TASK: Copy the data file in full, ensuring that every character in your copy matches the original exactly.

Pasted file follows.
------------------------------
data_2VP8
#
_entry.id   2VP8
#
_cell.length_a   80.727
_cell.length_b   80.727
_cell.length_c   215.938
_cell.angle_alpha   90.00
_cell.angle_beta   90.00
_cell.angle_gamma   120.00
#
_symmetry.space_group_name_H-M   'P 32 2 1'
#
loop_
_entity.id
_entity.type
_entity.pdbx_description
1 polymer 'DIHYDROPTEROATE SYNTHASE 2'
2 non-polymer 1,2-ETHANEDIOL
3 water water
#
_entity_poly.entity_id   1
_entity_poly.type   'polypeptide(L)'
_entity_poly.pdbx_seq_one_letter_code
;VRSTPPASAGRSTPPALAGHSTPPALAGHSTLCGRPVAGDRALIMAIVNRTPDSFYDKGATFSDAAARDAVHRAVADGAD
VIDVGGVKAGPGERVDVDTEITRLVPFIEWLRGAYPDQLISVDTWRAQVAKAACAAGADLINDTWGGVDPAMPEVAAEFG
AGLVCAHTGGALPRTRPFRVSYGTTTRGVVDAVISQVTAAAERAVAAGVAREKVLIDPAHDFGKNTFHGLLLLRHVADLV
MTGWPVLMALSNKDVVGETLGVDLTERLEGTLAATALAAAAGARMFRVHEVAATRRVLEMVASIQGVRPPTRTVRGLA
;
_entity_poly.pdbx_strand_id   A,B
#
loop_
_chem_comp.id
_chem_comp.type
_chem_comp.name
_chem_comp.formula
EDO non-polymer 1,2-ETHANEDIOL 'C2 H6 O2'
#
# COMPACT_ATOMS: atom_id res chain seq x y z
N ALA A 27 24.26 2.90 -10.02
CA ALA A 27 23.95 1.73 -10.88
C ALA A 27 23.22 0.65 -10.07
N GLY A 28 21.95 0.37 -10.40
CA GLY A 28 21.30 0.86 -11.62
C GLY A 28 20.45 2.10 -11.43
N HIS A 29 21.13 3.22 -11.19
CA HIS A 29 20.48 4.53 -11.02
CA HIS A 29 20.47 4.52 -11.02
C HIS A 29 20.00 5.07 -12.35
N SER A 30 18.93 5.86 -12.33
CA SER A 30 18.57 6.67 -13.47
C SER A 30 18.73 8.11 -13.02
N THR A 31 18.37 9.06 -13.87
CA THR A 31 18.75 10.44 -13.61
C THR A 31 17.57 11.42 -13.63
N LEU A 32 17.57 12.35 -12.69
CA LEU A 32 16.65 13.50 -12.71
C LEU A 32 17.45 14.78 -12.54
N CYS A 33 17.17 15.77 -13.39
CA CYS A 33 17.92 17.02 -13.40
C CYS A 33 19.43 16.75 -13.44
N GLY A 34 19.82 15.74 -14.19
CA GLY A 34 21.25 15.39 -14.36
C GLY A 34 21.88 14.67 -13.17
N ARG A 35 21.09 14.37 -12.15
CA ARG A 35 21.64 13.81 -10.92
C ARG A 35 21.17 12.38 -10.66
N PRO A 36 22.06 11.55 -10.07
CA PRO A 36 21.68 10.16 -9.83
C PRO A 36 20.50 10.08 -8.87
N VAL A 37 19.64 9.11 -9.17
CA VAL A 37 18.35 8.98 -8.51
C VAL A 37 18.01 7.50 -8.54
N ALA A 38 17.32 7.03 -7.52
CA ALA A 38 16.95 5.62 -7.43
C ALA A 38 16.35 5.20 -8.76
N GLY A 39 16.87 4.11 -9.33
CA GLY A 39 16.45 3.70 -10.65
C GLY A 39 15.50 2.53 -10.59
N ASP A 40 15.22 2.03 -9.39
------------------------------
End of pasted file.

data_2VP8
#
_entry.id   2VP8
#
_cell.length_a   80.727
_cell.length_b   80.727
_cell.length_c   215.938
_cell.angle_alpha   90.00
_cell.angle_beta   90.00
_cell.angle_gamma   120.00
#
_symmetry.space_group_name_H-M   'P 32 2 1'
#
loop_
_entity.id
_entity.type
_entity.pdbx_description
1 polymer 'DIHYDROPTEROATE SYNTHASE 2'
2 non-polymer 1,2-ETHANEDIOL
3 water water
#
_entity_poly.entity_id   1
_entity_poly.type   'polypeptide(L)'
_entity_poly.pdbx_seq_one_letter_code
;VRSTPPASAGRSTPPALAGHSTPPALAGHSTLCGRPVAGDRALIMAIVNRTPDSFYDKGATFSDAAARDAVHRAVADGAD
VIDVGGVKAGPGERVDVDTEITRLVPFIEWLRGAYPDQLISVDTWRAQVAKAACAAGADLINDTWGGVDPAMPEVAAEFG
AGLVCAHTGGALPRTRPFRVSYGTTTRGVVDAVISQVTAAAERAVAAGVAREKVLIDPAHDFGKNTFHGLLLLRHVADLV
MTGWPVLMALSNKDVVGETLGVDLTERLEGTLAATALAAAAGARMFRVHEVAATRRVLEMVASIQGVRPPTRTVRGLA
;
_entity_poly.pdbx_strand_id   A,B
#
loop_
_chem_comp.id
_chem_comp.type
_chem_comp.name
_chem_comp.formula
EDO non-polymer 1,2-ETHANEDIOL 'C2 H6 O2'
#
# COMPACT_ATOMS: atom_id res chain seq x y z
N ALA A 27 24.26 2.90 -10.02
CA ALA A 27 23.95 1.73 -10.88
C ALA A 27 23.22 0.65 -10.07
N GLY A 28 21.95 0.37 -10.40
CA GLY A 28 21.30 0.86 -11.62
C GLY A 28 20.45 2.10 -11.43
N HIS A 29 21.13 3.22 -11.19
CA HIS A 29 20.48 4.53 -11.02
CA HIS A 29 20.47 4.52 -11.02
C HIS A 29 20.00 5.07 -12.35
N SER A 30 18.93 5.86 -12.33
CA SER A 30 18.57 6.67 -13.47
C SER A 30 18.73 8.11 -13.02
N THR A 31 18.37 9.06 -13.87
CA THR A 31 18.75 10.44 -13.61
C THR A 31 17.57 11.42 -13.63
N LEU A 32 17.57 12.35 -12.69
CA LEU A 32 16.65 13.50 -12.71
C LEU A 32 17.45 14.78 -12.54
N CYS A 33 17.17 15.77 -13.39
CA CYS A 33 17.92 17.02 -13.40
C CYS A 33 19.43 16.75 -13.44
N GLY A 34 19.82 15.74 -14.19
CA GLY A 34 21.25 15.39 -14.36
C GLY A 34 21.88 14.67 -13.17
N ARG A 35 21.09 14.37 -12.15
CA ARG A 35 21.64 13.81 -10.92
C ARG A 35 21.17 12.38 -10.66
N PRO A 36 22.06 11.55 -10.07
CA PRO A 36 21.68 10.16 -9.83
C PRO A 36 20.50 10.08 -8.87
N VAL A 37 19.64 9.11 -9.17
CA VAL A 37 18.35 8.98 -8.51
C VAL A 37 18.01 7.50 -8.54
N ALA A 38 17.32 7.03 -7.52
CA ALA A 38 16.95 5.62 -7.43
C ALA A 38 16.35 5.20 -8.76
N GLY A 39 16.87 4.11 -9.33
CA GLY A 39 16.45 3.70 -10.65
C GLY A 39 15.50 2.53 -10.59
N ASP A 40 15.22 2.03 -9.39